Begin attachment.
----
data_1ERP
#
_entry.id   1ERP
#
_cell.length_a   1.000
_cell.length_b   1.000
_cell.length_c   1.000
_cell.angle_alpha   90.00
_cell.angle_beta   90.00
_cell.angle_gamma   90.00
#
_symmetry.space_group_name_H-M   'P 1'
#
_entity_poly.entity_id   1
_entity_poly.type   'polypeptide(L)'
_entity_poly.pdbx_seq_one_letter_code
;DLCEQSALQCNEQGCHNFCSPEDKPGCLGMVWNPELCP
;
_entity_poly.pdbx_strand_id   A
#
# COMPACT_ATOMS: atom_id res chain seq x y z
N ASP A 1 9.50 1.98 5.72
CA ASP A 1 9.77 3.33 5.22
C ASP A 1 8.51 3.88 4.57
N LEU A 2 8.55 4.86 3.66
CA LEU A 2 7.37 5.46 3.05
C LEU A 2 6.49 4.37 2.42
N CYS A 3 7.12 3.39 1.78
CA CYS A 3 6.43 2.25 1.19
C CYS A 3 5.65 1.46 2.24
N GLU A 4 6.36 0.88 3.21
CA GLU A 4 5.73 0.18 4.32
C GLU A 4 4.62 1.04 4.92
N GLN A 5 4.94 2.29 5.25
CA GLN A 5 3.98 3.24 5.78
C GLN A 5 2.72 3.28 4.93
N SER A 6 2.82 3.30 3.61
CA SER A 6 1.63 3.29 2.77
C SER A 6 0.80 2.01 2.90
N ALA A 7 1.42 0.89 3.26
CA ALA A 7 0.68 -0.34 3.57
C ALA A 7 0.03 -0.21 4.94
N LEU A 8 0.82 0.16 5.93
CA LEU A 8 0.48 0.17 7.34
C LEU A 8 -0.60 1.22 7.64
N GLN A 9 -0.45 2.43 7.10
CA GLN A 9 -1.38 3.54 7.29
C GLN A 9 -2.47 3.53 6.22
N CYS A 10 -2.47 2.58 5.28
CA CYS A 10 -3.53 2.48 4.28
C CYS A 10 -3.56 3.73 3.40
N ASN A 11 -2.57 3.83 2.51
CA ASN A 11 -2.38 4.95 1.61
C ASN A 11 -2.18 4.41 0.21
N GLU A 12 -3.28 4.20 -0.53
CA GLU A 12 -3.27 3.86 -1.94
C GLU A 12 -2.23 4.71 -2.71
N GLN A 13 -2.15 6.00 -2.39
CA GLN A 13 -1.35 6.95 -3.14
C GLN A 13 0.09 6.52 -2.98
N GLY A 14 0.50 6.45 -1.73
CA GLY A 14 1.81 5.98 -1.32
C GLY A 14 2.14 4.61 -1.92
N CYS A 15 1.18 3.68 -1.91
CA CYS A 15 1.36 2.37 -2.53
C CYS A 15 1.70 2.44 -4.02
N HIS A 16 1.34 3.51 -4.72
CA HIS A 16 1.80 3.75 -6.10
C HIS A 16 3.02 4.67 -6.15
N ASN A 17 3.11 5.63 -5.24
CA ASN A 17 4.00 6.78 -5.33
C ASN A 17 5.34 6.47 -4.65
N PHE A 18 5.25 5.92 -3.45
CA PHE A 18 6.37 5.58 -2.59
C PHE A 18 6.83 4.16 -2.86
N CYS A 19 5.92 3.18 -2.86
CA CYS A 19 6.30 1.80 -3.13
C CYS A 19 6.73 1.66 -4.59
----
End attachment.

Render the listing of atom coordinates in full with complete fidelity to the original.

data_1ERP
#
_entry.id   1ERP
#
_cell.length_a   1.000
_cell.length_b   1.000
_cell.length_c   1.000
_cell.angle_alpha   90.00
_cell.angle_beta   90.00
_cell.angle_gamma   90.00
#
_symmetry.space_group_name_H-M   'P 1'
#
_entity_poly.entity_id   1
_entity_poly.type   'polypeptide(L)'
_entity_poly.pdbx_seq_one_letter_code
;DLCEQSALQCNEQGCHNFCSPEDKPGCLGMVWNPELCP
;
_entity_poly.pdbx_strand_id   A
#
# COMPACT_ATOMS: atom_id res chain seq x y z
N ASP A 1 9.50 1.98 5.72
CA ASP A 1 9.77 3.33 5.22
C ASP A 1 8.51 3.88 4.57
N LEU A 2 8.55 4.86 3.66
CA LEU A 2 7.37 5.46 3.05
C LEU A 2 6.49 4.37 2.42
N CYS A 3 7.12 3.39 1.78
CA CYS A 3 6.43 2.25 1.19
C CYS A 3 5.65 1.46 2.24
N GLU A 4 6.36 0.88 3.21
CA GLU A 4 5.73 0.18 4.32
C GLU A 4 4.62 1.04 4.92
N GLN A 5 4.94 2.29 5.25
CA GLN A 5 3.98 3.24 5.78
C GLN A 5 2.72 3.28 4.93
N SER A 6 2.82 3.30 3.61
CA SER A 6 1.63 3.29 2.77
C SER A 6 0.80 2.01 2.90
N ALA A 7 1.42 0.89 3.26
CA ALA A 7 0.68 -0.34 3.57
C ALA A 7 0.03 -0.21 4.94
N LEU A 8 0.82 0.16 5.93
CA LEU A 8 0.48 0.17 7.34
C LEU A 8 -0.60 1.22 7.64
N GLN A 9 -0.45 2.43 7.10
CA GLN A 9 -1.38 3.54 7.29
C GLN A 9 -2.47 3.53 6.22
N CYS A 10 -2.47 2.58 5.28
CA CYS A 10 -3.53 2.48 4.28
C CYS A 10 -3.56 3.73 3.40
N ASN A 11 -2.57 3.83 2.51
CA ASN A 11 -2.38 4.95 1.61
C ASN A 11 -2.18 4.41 0.21
N GLU A 12 -3.28 4.20 -0.53
CA GLU A 12 -3.27 3.86 -1.94
C GLU A 12 -2.23 4.71 -2.71
N GLN A 13 -2.15 6.00 -2.39
CA GLN A 13 -1.35 6.95 -3.14
C GLN A 13 0.09 6.52 -2.98
N GLY A 14 0.50 6.45 -1.73
CA GLY A 14 1.81 5.98 -1.32
C GLY A 14 2.14 4.61 -1.92
N CYS A 15 1.18 3.68 -1.91
CA CYS A 15 1.36 2.37 -2.53
C CYS A 15 1.70 2.44 -4.02
N HIS A 16 1.34 3.51 -4.72
CA HIS A 16 1.80 3.75 -6.10
C HIS A 16 3.02 4.67 -6.15
N ASN A 17 3.11 5.63 -5.24
CA ASN A 17 4.00 6.78 -5.33
C ASN A 17 5.34 6.47 -4.65
N PHE A 18 5.25 5.92 -3.45
CA PHE A 18 6.37 5.58 -2.59
C PHE A 18 6.83 4.16 -2.86
N CYS A 19 5.92 3.18 -2.86
CA CYS A 19 6.30 1.80 -3.13
C CYS A 19 6.73 1.66 -4.59